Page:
We can also consider the document in phenomenological terms as the
condition for phenomenological bracketing. The notion of bracketing in a
phenomenological context is to suspend judgement and experience a phenomena without cognitive biases. In the context of Sortition/Protocol, there is a question as to whether we should suspend our personal judgement and act as
Sortition/Protocol, or if we should act as our personal selves. The history of Sortition/Protocol documentation provides a meta-narrative for Sortition/Protocol against the personal proclivities of the temporary leaders. Bracketing in this sense is bracketing personal personal judgement, experiencing the historical document, and when acting as the Sortition/Protocol.

The sort of documentation that we create, like the program for selecting
and running sortition itself, is public and open-source. Initially it is
conceivable as a LaTex program run over the history of items shared and
activity generated on the social media account. The LaTex generation and
object selection is itself an algorithm, but rather than using the
algorithm to surface data, we are using the algorithm to create a past
narrative – a construction of what it means to exist in this new topology.

It is a step away from real-time posting, sharing and exchange, but a
moment of reflection and historicizing. Since the documentation structure
is open source we can extend the documentation to include video, web
documentation, sound, or a multiplicity of representations. With all the
code open-sourced, different communities can implement their own sortition
network topologies on a variety of networks such as instagram, twitter,
mastodon, or scuttlebutt.

Let’s subvert the existing trend toward algorithmic obfuscation and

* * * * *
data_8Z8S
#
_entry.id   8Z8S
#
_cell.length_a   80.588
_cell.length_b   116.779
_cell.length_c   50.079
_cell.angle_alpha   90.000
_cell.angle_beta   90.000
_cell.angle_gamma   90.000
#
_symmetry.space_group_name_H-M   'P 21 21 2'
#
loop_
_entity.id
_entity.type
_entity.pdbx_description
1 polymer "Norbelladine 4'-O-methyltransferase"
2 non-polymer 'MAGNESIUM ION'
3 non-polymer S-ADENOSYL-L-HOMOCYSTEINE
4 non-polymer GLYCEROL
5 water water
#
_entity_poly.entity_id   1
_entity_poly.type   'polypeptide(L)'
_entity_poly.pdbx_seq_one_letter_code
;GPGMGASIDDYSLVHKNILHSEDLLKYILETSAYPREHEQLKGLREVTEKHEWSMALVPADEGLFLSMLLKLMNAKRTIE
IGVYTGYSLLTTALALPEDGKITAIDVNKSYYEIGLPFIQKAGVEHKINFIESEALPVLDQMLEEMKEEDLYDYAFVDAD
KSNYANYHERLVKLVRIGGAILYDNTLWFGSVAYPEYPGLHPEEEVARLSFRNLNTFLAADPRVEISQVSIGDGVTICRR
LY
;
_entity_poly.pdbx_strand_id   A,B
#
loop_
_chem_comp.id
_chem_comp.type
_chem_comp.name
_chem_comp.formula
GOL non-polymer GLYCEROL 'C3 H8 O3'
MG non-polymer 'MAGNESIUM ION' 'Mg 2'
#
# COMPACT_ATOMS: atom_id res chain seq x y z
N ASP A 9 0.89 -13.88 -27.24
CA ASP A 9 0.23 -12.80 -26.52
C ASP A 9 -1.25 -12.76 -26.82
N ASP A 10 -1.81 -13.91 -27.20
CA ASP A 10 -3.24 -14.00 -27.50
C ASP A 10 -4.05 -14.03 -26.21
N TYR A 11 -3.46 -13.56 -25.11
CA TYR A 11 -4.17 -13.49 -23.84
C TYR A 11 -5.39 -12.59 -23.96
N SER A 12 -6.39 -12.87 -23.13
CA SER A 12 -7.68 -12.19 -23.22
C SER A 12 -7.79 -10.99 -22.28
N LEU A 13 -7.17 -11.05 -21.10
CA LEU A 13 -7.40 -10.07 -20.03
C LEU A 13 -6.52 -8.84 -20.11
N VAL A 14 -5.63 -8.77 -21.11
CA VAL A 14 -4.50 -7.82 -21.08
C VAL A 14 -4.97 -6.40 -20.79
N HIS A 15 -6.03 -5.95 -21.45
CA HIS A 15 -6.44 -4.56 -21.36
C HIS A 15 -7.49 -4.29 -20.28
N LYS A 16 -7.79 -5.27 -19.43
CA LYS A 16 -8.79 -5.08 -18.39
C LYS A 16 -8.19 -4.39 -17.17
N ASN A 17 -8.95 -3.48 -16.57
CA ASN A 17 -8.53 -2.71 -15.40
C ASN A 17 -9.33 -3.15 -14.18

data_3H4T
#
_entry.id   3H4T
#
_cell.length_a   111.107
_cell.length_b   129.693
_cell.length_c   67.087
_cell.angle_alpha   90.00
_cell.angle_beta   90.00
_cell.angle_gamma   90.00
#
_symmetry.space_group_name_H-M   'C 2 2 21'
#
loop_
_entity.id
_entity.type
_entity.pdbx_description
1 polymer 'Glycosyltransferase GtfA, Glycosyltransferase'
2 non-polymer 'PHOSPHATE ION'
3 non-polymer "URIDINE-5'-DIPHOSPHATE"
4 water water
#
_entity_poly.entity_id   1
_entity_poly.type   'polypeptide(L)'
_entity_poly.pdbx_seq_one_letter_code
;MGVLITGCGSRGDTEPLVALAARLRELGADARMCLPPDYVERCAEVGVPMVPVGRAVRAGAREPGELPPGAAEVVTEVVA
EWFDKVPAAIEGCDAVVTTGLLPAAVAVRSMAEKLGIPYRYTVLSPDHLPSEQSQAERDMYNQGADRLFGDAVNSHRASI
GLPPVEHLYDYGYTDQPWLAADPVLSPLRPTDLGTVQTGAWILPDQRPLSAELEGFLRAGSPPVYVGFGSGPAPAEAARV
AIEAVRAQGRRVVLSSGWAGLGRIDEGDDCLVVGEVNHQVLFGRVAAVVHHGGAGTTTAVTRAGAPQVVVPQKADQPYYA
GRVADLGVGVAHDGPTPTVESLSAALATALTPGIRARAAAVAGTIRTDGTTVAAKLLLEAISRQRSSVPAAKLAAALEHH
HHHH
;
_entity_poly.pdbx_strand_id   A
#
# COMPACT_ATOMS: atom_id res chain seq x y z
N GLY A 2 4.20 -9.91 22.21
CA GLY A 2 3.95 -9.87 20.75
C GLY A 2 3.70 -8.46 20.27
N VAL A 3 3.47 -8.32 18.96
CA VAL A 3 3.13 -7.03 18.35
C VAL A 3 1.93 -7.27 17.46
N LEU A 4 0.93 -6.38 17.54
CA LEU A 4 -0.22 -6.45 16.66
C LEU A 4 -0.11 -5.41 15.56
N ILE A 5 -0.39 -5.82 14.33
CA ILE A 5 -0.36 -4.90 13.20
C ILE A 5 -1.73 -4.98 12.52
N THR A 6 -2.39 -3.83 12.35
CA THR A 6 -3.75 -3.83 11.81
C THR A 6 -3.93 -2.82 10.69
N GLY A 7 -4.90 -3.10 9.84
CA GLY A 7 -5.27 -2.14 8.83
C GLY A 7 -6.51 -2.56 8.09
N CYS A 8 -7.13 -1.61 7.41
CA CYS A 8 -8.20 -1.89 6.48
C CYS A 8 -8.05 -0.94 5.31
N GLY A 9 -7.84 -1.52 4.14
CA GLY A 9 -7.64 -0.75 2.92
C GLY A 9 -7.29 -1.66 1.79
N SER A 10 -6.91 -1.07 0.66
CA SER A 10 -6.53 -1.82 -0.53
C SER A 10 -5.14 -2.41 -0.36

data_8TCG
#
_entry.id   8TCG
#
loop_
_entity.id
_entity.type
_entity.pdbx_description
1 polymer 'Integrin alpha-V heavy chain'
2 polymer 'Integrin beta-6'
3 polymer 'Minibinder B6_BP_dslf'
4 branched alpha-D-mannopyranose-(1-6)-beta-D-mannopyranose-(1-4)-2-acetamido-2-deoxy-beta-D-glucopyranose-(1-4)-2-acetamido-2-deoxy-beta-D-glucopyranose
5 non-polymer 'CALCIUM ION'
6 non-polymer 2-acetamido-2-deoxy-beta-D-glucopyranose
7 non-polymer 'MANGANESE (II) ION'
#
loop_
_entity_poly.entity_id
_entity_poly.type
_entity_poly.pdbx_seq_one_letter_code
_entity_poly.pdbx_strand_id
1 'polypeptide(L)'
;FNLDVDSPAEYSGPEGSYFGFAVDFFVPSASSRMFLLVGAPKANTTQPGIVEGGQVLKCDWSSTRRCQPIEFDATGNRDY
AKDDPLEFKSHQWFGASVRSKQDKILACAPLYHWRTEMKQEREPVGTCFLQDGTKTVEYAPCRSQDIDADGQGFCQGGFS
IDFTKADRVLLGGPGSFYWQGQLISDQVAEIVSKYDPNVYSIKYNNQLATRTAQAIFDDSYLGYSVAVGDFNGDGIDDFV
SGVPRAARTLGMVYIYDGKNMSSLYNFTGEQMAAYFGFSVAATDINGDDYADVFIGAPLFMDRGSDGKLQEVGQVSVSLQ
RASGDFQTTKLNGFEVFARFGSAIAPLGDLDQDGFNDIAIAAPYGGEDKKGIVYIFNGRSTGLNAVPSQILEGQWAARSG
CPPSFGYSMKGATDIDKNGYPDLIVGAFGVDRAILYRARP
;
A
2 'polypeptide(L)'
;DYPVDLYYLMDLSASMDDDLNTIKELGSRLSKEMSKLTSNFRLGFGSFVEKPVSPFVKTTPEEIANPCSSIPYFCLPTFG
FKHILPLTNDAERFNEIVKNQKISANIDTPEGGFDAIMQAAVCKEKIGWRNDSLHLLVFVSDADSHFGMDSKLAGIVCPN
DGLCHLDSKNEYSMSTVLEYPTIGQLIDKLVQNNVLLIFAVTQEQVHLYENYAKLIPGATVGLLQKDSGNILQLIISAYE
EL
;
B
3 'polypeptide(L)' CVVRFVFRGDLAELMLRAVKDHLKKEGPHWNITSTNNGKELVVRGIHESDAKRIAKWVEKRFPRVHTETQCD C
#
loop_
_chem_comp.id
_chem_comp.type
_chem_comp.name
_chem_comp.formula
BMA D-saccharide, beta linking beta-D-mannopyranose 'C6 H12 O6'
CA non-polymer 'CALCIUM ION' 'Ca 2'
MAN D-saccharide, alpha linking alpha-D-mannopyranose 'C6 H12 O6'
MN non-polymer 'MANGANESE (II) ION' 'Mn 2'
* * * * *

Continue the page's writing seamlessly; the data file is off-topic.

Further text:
consolidation of power. It’s no longer about narrative but about
structure. Let’s change the structure and create a narrative around that
structure. Let’s promote historicism and ephemeral media and turn it into mythology.

Code Scaffolding

Code Scaffolding

Did you know, internet friends, that Michelangelo had to construct a special scaffolding system to paint the sistine chapel?? Its true. So my meditation on scaffolding is not with out historical precedence.

One of the things I wanted from my time at  RC was to build better coding habits. This included things like consistently posting projects to github, having a good dev environment (ie tricking out my vim conf), but also structuring my projects in a less idiosyncratic way. And that means scaffolding!

This week was hack week at my job, where we hack on personal projects. I was working on a machine learning project – more to come on that in another post. Since my code was going to be in its own repo, and not part of the monolithic code base, I was wondering what sort of code scaffolding I should use. The code in question is python code – fyi…

What do I mean by code scaffolding?  These are the files and documents that every software project has.  Frameworks like Rails, and Django automatically scaffold projects because they are very opinionated in how things need to work. Node also has some great scaffolding libraries thanks to yeoman. Rust and Haskell also have good project generators – but what about python, just plain ole python??

I posted this question to our corporate internal slack … do we have any corporate python project structural requirements?? Crickets. Although one person did point me to a nifty command line parsing library called click. I was going to say I used this in Rust but really I used the clap library -I just cant think straight because 5 planets are in retrograde and I just got off an airplane.

In any case, after a quick google I found this sample module repository, by Kenneth Reitz. It’s nice. The directory structure is set up well with licenses, readmes, documentation (sphinx), and testing (node). I forked one, and will probably modify this for our internal corporate usage, and also for my own personal usage. Maybe I’ll add some functionality for selenium 🙂

Getting into the habit of setting up my projects in a standard and organized way, helps focus my mind on the task of just writing code and it gives me confidence that the code I share will not be arranged in some bizarro manner. Sometimes bizarro is good, but if you are writing corporate code, or code that has to be  reused, best to take your ego out of it and write something clean, functional, and understandable.